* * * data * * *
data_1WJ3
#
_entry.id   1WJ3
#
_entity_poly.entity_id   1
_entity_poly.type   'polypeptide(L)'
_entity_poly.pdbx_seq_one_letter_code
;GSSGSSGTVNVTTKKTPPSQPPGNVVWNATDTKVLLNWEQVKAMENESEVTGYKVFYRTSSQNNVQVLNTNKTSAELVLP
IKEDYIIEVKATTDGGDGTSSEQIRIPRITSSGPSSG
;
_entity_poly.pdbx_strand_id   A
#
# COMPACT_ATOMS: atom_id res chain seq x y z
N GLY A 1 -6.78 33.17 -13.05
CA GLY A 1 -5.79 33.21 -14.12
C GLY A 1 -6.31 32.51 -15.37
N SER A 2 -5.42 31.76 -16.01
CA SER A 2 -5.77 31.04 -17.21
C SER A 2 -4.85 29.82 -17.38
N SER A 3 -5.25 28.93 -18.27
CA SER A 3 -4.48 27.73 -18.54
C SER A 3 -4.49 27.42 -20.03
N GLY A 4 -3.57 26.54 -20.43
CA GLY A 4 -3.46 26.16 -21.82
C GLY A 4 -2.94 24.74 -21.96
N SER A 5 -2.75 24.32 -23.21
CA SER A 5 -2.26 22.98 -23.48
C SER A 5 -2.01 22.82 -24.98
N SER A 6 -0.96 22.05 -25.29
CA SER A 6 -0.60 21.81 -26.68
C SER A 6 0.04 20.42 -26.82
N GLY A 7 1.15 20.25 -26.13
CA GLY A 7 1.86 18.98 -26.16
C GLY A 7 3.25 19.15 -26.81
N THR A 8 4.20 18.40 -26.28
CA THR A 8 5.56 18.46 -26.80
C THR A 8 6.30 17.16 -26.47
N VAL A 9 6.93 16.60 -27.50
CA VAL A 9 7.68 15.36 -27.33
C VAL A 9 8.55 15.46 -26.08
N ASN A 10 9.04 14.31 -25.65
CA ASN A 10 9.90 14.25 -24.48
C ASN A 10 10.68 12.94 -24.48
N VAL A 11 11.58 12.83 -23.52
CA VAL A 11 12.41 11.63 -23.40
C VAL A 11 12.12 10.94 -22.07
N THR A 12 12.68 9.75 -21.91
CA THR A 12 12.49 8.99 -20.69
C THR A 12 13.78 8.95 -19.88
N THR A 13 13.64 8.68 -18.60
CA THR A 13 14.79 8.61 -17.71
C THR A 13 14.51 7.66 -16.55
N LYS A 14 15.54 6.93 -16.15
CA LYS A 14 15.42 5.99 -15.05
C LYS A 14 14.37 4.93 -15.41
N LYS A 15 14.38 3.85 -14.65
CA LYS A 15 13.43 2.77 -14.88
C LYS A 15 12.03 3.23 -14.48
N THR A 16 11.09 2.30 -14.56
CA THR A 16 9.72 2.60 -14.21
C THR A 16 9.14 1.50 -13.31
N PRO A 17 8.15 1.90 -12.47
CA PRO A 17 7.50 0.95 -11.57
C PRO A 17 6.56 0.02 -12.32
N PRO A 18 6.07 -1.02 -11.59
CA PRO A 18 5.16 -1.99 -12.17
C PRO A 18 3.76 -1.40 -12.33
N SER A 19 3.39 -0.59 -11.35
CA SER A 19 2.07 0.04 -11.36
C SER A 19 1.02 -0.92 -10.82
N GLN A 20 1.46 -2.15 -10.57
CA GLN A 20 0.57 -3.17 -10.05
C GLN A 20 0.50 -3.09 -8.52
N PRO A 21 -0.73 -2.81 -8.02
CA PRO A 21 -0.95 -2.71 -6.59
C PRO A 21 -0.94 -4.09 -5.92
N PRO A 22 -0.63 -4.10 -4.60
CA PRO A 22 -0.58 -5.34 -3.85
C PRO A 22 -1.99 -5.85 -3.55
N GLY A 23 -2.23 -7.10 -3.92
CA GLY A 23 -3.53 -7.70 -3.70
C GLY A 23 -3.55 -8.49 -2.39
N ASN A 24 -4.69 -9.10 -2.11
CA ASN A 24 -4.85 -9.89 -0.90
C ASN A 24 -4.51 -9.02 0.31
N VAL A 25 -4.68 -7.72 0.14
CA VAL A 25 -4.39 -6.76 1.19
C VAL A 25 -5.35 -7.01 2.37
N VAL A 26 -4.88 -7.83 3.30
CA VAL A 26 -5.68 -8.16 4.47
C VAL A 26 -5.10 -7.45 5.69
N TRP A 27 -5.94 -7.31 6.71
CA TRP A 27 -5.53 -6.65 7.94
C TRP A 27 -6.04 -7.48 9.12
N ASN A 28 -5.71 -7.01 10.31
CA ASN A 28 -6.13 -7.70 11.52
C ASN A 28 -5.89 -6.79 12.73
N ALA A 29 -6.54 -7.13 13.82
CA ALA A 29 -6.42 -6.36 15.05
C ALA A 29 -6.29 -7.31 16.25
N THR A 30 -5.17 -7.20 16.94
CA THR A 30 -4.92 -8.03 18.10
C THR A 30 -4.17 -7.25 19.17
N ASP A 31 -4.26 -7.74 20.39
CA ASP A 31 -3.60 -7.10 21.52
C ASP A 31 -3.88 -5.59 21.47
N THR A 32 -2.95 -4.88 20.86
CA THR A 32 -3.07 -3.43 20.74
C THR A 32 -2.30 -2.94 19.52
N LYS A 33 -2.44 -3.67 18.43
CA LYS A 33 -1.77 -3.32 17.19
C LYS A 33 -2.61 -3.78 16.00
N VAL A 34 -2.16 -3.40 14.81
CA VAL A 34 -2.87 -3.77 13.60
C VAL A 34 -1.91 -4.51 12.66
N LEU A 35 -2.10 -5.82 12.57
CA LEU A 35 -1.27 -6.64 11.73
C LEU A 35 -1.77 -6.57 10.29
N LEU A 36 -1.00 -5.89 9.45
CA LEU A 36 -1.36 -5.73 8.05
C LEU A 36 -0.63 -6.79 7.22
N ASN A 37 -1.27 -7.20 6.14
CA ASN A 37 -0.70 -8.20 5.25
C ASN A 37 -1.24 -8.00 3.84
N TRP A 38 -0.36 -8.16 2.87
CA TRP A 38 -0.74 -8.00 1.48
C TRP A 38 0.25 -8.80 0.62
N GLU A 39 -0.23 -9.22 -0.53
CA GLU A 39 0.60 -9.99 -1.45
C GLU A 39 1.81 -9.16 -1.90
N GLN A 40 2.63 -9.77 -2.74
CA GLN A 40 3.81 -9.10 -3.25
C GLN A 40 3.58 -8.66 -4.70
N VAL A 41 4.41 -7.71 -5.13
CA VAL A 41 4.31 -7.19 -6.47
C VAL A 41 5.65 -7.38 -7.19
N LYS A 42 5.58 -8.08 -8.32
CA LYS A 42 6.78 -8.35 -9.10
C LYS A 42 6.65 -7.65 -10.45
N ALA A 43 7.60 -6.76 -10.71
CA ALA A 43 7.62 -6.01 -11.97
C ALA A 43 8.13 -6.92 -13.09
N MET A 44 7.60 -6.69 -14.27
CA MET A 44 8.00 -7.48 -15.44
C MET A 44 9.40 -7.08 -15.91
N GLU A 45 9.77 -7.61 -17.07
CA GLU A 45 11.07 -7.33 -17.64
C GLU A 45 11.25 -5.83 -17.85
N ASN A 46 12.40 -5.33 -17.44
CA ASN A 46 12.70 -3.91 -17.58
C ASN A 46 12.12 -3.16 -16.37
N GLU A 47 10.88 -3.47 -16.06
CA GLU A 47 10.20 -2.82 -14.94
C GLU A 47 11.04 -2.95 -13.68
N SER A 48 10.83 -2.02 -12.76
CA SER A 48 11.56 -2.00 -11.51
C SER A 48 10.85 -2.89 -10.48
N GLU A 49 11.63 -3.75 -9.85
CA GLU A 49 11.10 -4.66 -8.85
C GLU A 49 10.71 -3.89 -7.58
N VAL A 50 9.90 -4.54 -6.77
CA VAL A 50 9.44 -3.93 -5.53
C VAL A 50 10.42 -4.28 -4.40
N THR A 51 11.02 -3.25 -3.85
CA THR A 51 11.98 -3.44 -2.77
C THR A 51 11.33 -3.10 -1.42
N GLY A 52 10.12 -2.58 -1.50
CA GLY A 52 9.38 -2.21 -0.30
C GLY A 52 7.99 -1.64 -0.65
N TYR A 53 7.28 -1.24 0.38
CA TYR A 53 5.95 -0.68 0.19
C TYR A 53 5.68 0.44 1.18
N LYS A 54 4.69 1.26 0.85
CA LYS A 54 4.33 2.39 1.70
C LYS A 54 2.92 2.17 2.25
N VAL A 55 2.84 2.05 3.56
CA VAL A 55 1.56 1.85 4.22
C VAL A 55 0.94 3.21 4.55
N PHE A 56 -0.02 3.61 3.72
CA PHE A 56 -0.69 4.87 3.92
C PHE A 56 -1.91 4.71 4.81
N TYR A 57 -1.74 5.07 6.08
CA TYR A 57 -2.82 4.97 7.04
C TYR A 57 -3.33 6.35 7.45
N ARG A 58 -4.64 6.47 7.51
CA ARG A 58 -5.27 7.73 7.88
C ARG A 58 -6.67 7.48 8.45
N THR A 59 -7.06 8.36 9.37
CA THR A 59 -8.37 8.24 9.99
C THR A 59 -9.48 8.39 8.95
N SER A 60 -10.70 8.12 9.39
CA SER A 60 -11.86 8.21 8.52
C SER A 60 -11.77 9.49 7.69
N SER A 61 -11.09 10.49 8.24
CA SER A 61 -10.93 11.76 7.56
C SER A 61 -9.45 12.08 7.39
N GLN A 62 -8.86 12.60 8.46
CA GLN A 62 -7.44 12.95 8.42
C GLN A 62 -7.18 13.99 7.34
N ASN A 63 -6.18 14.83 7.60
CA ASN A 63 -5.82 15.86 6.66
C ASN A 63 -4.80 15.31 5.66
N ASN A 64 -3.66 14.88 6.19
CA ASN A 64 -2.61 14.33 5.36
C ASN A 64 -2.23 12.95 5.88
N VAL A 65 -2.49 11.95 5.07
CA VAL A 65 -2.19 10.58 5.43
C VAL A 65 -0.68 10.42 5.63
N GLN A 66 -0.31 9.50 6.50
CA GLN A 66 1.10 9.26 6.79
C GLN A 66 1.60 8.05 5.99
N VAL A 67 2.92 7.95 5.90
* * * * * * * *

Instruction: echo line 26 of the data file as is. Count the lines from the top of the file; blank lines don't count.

N SER A 5 -2.75 24.32 -23.21